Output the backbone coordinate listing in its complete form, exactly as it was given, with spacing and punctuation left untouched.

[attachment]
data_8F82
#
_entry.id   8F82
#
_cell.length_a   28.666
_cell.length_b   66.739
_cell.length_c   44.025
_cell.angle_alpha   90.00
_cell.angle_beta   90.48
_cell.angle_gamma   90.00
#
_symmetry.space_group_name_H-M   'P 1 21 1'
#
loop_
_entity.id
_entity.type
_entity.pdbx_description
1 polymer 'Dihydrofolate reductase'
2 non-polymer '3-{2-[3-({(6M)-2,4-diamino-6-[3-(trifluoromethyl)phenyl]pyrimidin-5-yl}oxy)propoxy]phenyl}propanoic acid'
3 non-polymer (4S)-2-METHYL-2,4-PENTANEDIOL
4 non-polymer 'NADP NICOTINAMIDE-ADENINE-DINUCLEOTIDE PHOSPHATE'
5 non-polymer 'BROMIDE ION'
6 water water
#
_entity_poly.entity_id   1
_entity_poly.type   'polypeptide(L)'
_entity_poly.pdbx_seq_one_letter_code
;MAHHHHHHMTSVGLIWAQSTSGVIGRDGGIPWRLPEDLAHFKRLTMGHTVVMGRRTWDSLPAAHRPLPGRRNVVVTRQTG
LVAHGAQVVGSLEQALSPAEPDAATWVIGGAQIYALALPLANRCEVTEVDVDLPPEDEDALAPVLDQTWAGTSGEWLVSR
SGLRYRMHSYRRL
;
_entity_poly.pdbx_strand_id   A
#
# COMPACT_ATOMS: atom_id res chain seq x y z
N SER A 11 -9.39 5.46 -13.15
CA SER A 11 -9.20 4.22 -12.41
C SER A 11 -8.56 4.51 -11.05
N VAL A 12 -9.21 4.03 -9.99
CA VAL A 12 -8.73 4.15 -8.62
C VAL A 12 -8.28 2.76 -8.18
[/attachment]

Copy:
data_8F82
#
_entry.id   8F82
#
_cell.length_a   28.666
_cell.length_b   66.739
_cell.length_c   44.025
_cell.angle_alpha   90.00
_cell.angle_beta   90.48
_cell.angle_gamma   90.00
#
_symmetry.space_group_name_H-M   'P 1 21 1'
#
loop_
_entity.id
_entity.type
_entity.pdbx_description
1 polymer 'Dihydrofolate reductase'
2 non-polymer '3-{2-[3-({(6M)-2,4-diamino-6-[3-(trifluoromethyl)phenyl]pyrimidin-5-yl}oxy)propoxy]phenyl}propanoic acid'
3 non-polymer (4S)-2-METHYL-2,4-PENTANEDIOL
4 non-polymer 'NADP NICOTINAMIDE-ADENINE-DINUCLEOTIDE PHOSPHATE'
5 non-polymer 'BROMIDE ION'
6 water water
#
_entity_poly.entity_id   1
_entity_poly.type   'polypeptide(L)'
_entity_poly.pdbx_seq_one_letter_code
;MAHHHHHHMTSVGLIWAQSTSGVIGRDGGIPWRLPEDLAHFKRLTMGHTVVMGRRTWDSLPAAHRPLPGRRNVVVTRQTG
LVAHGAQVVGSLEQALSPAEPDAATWVIGGAQIYALALPLANRCEVTEVDVDLPPEDEDALAPVLDQTWAGTSGEWLVSR
SGLRYRMHSYRRL
;
_entity_poly.pdbx_strand_id   A
#
# COMPACT_ATOMS: atom_id res chain seq x y z
N SER A 11 -9.39 5.46 -13.15
CA SER A 11 -9.20 4.22 -12.41
C SER A 11 -8.56 4.51 -11.05
N VAL A 12 -9.21 4.03 -9.99
CA VAL A 12 -8.73 4.15 -8.62
C VAL A 12 -8.28 2.76 -8.18